With over 13,000 plays of the first series of the Soil Sense Podcast, we’ve recorded a second series — releasing one per week for 15 weeks starting March 2.
This podcast, hosted by Tim Hammerich, highlights how building healthier soils is not just a prescription, but rather a pursuit. A journey requiring collaboration, curiosity, and communication among farmers, agricultural researchers, agronomists, consultants and Extension. In the podcast, you’ll hear their stories and discover how they’re working together to make sense out of what’s happening in the soil.
The podcast can be found at NDsoilsense.com, where we have photos of the individuals interviewed, notes about the content, links to each episode and additional resources (videos and weblinks) to supplement information discussed in each episode. The podcast is available on nine platforms, including Apple, Google, Spotify and Anchor to name a few. You can download the apps and subscribe to get the latest episodes. It’s a great way to get new ideas about soil health to get ready for the 2020 cropping season.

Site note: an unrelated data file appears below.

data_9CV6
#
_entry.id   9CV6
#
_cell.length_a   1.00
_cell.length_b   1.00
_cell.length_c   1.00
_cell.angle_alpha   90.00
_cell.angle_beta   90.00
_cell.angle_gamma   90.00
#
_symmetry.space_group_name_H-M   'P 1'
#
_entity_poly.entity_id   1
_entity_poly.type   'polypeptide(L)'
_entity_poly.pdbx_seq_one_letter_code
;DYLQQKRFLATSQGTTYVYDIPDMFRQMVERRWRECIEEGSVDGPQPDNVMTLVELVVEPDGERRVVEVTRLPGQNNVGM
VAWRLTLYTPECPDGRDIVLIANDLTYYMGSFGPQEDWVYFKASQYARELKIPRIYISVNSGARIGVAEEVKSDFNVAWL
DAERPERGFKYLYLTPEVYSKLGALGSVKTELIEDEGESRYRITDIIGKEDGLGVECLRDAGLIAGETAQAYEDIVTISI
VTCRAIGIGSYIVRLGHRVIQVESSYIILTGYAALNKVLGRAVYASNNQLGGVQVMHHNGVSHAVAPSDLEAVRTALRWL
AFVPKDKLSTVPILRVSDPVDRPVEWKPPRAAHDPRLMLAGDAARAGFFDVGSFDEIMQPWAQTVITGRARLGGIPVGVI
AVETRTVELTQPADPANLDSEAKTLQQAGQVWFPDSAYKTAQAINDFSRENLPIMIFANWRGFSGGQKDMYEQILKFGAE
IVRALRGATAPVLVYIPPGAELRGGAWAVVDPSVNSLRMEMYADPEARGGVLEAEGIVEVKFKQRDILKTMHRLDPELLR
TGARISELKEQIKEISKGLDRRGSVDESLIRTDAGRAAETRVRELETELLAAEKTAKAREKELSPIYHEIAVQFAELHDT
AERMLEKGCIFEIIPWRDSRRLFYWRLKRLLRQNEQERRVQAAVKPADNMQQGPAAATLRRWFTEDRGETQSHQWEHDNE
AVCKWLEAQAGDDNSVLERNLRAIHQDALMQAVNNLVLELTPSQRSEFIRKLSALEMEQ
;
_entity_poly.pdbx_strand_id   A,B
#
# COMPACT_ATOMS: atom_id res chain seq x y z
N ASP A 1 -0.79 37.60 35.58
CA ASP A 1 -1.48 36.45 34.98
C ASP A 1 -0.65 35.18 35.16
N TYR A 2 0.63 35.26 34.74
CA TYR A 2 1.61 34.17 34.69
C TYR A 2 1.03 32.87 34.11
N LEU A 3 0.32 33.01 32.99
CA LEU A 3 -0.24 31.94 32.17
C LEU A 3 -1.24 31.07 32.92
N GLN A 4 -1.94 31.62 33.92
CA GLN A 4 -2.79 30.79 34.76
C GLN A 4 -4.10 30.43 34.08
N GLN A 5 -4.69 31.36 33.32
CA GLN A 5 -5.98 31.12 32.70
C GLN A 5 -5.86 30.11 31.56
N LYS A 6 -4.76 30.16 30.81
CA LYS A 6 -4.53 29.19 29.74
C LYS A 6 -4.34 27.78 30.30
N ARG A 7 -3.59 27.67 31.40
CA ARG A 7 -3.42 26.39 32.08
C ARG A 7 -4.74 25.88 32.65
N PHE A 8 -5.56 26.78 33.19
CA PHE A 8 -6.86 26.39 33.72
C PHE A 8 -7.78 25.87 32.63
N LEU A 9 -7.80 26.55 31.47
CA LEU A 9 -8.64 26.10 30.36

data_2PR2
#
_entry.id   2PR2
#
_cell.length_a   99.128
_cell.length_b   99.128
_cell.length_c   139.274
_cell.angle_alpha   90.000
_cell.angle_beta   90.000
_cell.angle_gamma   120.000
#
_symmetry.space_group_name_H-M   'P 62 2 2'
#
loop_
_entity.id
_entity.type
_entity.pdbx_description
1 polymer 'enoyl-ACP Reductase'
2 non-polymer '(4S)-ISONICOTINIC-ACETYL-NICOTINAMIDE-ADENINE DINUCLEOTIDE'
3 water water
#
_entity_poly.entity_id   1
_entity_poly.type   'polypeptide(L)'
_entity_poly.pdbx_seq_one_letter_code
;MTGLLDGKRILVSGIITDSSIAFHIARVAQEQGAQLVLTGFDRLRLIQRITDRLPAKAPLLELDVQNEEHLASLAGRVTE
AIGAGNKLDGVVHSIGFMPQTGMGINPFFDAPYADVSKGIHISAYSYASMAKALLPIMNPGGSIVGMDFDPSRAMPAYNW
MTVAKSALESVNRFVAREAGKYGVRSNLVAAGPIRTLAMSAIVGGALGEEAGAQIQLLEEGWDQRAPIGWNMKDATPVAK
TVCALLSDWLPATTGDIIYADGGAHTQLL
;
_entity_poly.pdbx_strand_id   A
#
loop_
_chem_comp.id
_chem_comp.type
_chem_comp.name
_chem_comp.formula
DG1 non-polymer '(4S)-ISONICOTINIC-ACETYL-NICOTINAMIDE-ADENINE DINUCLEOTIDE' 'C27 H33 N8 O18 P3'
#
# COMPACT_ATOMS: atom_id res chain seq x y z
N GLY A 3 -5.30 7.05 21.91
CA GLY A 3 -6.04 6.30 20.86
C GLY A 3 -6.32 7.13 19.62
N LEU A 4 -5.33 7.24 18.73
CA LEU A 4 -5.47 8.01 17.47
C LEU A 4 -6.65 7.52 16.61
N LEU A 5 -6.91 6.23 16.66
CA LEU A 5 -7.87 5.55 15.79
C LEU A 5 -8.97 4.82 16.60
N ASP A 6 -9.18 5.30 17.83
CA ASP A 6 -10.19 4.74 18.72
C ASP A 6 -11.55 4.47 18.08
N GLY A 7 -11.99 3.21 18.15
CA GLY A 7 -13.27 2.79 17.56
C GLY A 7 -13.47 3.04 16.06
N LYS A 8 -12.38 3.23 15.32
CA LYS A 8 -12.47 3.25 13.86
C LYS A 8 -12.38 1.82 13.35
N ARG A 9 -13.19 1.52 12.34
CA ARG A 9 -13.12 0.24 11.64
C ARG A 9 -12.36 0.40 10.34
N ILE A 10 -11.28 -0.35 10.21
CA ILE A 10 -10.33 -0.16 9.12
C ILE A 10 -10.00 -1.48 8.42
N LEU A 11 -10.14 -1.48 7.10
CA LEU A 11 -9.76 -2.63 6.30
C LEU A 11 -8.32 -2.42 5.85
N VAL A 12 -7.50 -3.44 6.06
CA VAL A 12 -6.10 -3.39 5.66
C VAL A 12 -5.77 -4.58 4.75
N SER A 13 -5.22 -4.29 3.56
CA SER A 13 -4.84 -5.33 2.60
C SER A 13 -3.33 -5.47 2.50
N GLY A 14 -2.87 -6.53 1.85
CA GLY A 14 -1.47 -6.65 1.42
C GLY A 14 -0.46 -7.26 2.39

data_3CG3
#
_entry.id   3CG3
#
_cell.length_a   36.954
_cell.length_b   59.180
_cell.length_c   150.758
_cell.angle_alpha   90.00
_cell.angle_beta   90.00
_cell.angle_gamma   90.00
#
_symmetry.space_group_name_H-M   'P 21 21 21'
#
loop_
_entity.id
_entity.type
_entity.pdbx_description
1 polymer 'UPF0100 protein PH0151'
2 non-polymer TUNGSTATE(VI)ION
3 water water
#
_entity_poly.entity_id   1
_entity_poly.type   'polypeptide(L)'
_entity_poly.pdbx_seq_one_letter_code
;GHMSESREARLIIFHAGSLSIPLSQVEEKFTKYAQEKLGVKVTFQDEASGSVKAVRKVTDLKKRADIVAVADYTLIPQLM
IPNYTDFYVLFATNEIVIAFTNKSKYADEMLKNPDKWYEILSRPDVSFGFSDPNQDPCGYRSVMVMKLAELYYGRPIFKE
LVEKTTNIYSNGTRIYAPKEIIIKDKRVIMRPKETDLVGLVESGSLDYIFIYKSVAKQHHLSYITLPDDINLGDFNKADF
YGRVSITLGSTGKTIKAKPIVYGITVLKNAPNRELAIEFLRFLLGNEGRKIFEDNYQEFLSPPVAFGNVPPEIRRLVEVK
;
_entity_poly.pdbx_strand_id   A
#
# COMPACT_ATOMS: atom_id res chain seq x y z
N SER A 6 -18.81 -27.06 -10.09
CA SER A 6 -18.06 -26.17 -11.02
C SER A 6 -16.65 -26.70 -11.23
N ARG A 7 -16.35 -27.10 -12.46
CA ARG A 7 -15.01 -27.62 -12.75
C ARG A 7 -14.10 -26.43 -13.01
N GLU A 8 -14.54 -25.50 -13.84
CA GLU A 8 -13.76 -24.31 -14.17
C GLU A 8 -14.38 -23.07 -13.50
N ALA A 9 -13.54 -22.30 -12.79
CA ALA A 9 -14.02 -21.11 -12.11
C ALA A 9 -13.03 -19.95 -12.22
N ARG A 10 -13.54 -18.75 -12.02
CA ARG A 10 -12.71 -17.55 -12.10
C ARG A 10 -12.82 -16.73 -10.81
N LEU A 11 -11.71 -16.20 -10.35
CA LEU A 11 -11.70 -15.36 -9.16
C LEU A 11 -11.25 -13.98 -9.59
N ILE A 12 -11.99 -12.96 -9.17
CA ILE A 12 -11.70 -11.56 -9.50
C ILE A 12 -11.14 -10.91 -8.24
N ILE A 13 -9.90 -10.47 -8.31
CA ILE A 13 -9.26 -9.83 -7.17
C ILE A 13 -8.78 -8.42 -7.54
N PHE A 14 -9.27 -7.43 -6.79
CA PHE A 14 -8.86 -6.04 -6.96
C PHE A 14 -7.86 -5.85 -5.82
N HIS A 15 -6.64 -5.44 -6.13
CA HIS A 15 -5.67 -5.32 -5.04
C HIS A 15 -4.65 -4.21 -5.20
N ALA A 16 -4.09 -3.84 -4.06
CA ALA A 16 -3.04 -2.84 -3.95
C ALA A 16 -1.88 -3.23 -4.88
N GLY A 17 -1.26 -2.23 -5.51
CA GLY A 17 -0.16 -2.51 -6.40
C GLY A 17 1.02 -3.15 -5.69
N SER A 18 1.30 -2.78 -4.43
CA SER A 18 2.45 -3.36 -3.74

Episodes highlight partnerships, soil fertility concerns and approaches, earthworm dynamics, salinity management, grazing cover crops, strip till and cover crops, evaluating Extension programs to benefit farmers, education opportunities for modern agriculture in unexpected places, transitioning to soil health practices, background on soil health in North Dakota, intercropping, cereal rye varieties and ND state seed information and more!
On a personal note, and I think this is reflected among all who contributed to the podcast, I am very proud of our partnerships in the Northern Plains, especially North Dakota. We have built a network that helps us move forward both creatively and efficiently. From the funding of this podcast from the North Dakota Corn Council and North Central Region Sustainable Agriculture and Education to those who were willing to talk about their experiences — we are sharing information openly in hopes that we can all move forward in our understanding and application of soil health practices.
The podcast also reflects that there are multiple resources for information —including North Dakota State University, Natural Resources Conservation Service, Agricultural Research Service, Soil Conservation Districts, trusted advisers like consultants and farmers.
Our neighboring states and provinces also have resources that we can tap into to expand our knowledge. It’s the partnerships among these organizations and individuals that is unique and is how we are leading soil health efforts. Be proud of what we’ve accomplished and be hungry to push further!